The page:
Now these are the children of the province that went up out of the captivity, of those which had been carried away…
What signifies to us, it may be asked, the exact number of the children of Parosh and Shephatiah (vers. 3, 4)? What does it signify to us that the heads of the returning families bore such and such a name? Why record this? What is -
I. THE SIGNIFICANCE OF THIS RECORD OF NAMES AND NUMBERS? The pains which the children of Israel took to keep a strict record of their families in Persia may have been
(a) an act of faith: it may have been the expression of their belief that God's word of promise spoken by Jeremiah (Jeremiah 1:1)would be fulfilled, and that the hour would come when they or their children would lay claim to their ancestral inheritance. Or it may have been
(b) a habit of obedience, which itself is suggestive enough. It was the will of their Divine Sovereign that everything, however minute, which pertained to his people should be scrupulously cared for. Nothing was unimportant that pertained to the people of God. It was worth while to chronicle every birth in every household of every family of every tribe of the holy nation. It was important to count every head of every division and rank of those who came out of Babylon, the "ransomed of the Lord." This striking particularity has no little interest to us. Things which the great and good among men would overlook as unimportant, are accounted not unworthy of regard by the Highest and the Best One. He who redeems us from a worse captivity than that of Babylon, and leads us to a better heritage than the earthly Jerusalem, counts everything of consequence that relates to his redeemed ones. He writes their names in the palms of his hand; he counts their tears; he hears their sighs; he orders their steps. Not one is overlooked; every name is entered in the book of life; every liberated soul has a place in the heart of the Redeemer.
II. THE SIGNIFICANCE OF THE LOSS OF THE RECORD (vers. 59, 62, 63). "These could not show their father's house, and their seed, whether they were of Israel" (ver. 59). "These sought their register .... but they were not found: therefore were they, as polluted, put from the priesthood," etc. (vers. 62, 63).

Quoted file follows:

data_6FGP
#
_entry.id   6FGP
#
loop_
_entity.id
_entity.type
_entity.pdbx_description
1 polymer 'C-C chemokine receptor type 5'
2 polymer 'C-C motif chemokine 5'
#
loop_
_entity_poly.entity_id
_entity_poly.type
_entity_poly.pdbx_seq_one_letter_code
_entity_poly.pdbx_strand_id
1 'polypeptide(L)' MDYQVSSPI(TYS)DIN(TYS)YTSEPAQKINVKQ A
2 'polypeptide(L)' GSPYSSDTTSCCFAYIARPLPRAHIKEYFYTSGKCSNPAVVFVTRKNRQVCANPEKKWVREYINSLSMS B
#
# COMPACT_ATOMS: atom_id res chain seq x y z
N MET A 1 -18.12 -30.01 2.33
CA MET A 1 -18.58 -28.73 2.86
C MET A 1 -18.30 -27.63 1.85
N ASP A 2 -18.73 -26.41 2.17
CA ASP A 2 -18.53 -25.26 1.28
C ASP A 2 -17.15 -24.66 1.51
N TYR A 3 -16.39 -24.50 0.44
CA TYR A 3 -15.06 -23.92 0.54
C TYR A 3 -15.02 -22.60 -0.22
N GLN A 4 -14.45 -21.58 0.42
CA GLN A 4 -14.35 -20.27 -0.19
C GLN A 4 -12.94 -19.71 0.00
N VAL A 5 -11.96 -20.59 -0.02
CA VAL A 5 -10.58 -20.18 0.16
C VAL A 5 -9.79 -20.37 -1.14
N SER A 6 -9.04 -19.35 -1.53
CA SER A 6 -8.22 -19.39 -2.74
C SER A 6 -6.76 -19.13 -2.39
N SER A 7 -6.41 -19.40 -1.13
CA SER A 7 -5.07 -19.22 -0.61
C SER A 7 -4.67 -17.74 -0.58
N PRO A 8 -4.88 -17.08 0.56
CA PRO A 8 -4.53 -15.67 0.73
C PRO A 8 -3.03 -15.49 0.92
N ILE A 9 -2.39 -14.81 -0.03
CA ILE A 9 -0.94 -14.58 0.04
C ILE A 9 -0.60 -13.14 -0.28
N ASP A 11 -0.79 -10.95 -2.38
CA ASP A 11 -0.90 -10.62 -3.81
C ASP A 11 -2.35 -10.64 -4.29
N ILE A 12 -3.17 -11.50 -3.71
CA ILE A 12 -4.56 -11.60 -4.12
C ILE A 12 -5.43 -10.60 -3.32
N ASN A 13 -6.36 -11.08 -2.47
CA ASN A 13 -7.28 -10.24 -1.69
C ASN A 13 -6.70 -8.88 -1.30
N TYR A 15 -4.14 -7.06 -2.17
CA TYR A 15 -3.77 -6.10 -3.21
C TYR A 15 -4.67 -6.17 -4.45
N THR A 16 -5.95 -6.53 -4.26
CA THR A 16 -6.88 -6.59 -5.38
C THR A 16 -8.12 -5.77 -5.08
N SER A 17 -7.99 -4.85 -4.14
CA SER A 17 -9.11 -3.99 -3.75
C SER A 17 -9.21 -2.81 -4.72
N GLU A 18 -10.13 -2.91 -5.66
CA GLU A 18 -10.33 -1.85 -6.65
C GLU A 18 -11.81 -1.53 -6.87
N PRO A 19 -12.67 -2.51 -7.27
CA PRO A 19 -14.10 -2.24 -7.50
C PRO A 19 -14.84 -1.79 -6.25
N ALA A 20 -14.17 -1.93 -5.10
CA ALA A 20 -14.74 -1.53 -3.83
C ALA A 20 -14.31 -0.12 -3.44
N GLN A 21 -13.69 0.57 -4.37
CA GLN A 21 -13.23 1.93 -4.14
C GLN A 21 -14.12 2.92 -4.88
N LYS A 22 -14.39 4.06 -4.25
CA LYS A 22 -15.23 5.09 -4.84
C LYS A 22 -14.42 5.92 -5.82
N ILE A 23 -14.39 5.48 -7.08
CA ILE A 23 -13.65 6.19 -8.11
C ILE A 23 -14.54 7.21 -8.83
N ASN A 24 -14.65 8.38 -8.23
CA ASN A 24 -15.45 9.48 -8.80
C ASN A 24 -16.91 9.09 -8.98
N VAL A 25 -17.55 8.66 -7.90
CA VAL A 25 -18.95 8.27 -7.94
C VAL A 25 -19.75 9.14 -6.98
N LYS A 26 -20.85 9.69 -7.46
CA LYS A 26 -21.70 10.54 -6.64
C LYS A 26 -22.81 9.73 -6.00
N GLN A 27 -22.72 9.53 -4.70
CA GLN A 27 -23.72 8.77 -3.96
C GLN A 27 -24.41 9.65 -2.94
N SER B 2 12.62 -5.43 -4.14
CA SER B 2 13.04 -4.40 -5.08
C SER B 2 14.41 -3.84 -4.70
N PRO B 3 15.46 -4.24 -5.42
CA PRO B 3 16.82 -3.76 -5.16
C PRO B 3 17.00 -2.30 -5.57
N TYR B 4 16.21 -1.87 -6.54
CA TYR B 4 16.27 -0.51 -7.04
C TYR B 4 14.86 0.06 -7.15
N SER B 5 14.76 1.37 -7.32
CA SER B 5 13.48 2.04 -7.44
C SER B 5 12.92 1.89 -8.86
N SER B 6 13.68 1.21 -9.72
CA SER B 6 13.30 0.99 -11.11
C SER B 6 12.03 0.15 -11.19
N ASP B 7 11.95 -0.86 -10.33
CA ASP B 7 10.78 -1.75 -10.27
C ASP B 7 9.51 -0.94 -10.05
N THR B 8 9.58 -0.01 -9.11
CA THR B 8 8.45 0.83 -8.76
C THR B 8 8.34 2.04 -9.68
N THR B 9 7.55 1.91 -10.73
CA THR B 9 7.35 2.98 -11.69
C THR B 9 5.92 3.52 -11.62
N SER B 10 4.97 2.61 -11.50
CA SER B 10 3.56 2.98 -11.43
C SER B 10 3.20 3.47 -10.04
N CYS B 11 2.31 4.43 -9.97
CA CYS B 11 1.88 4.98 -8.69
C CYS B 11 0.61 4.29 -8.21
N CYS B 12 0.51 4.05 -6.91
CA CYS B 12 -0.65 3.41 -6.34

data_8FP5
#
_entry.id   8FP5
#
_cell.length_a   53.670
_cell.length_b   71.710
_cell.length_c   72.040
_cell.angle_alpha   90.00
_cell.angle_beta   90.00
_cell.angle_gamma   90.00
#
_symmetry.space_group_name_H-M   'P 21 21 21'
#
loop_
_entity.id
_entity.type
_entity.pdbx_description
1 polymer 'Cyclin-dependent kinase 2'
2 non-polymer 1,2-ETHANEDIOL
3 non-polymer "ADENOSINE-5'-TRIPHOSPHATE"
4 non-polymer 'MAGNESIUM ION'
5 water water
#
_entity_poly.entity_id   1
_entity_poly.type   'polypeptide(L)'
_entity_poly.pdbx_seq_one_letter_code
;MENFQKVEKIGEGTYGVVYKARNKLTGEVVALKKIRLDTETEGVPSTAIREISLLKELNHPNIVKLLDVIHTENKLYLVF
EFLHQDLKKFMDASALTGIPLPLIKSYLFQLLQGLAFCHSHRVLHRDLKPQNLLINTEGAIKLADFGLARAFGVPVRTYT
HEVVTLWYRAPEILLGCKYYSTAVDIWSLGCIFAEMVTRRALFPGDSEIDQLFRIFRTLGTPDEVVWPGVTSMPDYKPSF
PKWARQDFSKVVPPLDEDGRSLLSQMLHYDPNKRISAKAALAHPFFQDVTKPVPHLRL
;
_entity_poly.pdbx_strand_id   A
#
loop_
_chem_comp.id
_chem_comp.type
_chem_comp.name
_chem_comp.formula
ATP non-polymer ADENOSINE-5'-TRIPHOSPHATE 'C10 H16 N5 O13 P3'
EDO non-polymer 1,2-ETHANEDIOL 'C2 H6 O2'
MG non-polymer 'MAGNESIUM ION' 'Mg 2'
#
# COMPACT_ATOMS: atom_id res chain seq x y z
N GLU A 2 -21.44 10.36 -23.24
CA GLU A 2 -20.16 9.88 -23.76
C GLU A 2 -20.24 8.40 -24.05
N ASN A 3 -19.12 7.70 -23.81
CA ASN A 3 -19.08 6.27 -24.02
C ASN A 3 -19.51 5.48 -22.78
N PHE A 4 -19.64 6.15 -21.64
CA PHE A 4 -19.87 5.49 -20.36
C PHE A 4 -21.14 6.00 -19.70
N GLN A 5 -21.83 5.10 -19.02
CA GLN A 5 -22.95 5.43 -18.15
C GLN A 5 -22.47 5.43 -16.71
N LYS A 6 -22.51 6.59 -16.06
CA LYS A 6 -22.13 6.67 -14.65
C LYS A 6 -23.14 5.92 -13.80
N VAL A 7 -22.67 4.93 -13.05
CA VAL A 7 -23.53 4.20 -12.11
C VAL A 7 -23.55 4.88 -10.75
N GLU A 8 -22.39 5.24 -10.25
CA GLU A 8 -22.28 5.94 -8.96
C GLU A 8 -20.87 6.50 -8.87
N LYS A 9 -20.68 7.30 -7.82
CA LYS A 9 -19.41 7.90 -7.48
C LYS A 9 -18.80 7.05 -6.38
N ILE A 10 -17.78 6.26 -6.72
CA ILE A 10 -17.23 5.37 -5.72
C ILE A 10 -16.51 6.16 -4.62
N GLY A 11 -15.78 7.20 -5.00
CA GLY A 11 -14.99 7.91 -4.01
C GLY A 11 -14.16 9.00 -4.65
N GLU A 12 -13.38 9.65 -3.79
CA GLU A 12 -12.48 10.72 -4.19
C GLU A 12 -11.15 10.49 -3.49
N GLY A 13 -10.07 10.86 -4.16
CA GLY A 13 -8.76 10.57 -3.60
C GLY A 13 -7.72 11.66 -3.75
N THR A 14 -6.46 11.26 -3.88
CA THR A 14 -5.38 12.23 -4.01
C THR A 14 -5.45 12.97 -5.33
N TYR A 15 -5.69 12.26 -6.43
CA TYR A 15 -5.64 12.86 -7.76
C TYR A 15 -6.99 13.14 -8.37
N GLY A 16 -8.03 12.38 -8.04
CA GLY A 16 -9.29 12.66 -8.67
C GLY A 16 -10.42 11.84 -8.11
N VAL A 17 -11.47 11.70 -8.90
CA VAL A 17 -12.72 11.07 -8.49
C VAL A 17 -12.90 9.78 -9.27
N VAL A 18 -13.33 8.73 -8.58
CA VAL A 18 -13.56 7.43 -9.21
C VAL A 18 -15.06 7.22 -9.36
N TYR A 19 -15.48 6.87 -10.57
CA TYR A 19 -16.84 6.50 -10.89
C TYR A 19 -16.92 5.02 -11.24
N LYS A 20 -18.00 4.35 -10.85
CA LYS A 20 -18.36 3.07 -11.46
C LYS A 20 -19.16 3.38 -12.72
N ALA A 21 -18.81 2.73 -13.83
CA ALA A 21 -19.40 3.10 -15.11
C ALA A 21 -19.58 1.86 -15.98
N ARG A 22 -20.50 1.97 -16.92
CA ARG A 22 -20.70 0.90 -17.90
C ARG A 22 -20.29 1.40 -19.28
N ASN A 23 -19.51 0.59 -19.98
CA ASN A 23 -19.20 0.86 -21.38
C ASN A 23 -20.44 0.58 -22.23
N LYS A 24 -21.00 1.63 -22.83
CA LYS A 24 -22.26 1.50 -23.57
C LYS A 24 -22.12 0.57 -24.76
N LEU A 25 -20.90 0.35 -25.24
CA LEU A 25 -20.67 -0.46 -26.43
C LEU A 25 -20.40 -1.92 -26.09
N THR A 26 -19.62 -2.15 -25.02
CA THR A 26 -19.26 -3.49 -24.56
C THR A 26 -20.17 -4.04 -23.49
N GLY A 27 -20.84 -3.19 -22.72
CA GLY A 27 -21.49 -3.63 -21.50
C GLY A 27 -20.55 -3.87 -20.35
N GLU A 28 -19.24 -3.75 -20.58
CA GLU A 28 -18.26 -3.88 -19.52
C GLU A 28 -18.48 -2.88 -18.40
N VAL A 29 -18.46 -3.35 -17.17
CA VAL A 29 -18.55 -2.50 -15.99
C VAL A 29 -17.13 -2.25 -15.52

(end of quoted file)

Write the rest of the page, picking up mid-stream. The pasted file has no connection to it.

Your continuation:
(a) Some of the Jews had not taken sufficient pains to prove that they were of the people of God.
(b) Others, who believed themselves (rightly, no doubt) to be descendants of Aaron had lost their register; perhaps some of these may have more cared to claim and prove descent from the "honourable" house of Barzillai (ver. 61), esteeming such secular rank of greater value than the more sacred lineage. The descendants of both of these classes suffered through their neglect; the latter more particularly, for they were separated from the priesthood for an uncertain and, as it turned out, an indefinitely long period. The retention of our claim to be of the "Israel of God," or to be of those who" minister in holy things" in the gospel of Jesus Christ, does not depend on any documentary evidence; no revolutions here can affect the roll that is "written in heaven;" but carelessness about our own spiritual life, negligence in the worship of God, inattention to the claims of our spirit, indifference to the work and the want of other souls - this may lead to our name being "blotted out from the book of life," or to our being counted all unworthy to "speak in the temple the words of this life" to others.
III. THE SIGNIFICANCE OF THE PAUCITY OF THEIR NUMBER (ver. 64). "The whole congregation together was forty and two thousand three hundred and three score." Counting children they may have amounted to 50,000. This was but a small number compared with that of the exodus from Egypt, a feeble nucleus of a renewed nation! But the slenderness of their number was fitted
(a) to bind them the more to the service of God, and
(b) to knit them together in closer bonds of union.
A small number, devoted to Christ and united to one another, is far more powerful than an undevout and inharmonious multitude.
IV. THE SIGNIFICANCE OF THE SCANTINESS OF THEIR RESOURCES (vers. 65-67). Their "servants and maids," and their "singing men and singing women" (ver. 65), their "horses and mules" (ver. 66), their "camels and asses" (ver. 67), made but a small show of property for the ransomed people. Doubtless there were amongst them men "well to do," if not wealthy. But the greater part of the rich members of the community remained behind. They who had the most to lose were least likely to accept the invitation to go up to Jerusalem. They who had least to leave behind them were most easily convinced of the wisdom of returning. "How hardly shall they that have riches enter into the kingdom of heaven." "Blessed be ye poor, for yours is the kingdom of heaven." - C.
Parallel VersesKJV: Now these are the children of the province that went up out of the captivity, of those which had been carried away, whom Nebuchadnezzar the king of Babylon had carried away unto Babylon, and came again unto Jerusalem and Judah, every one unto his city;
WEB: Now these are the children of the province, who went up out of the captivity of those who had been carried away, whom Nebuchadnezzar the king of Babylon had carried away to Babylon, and who returned to Jerusalem and Judah, everyone to his city;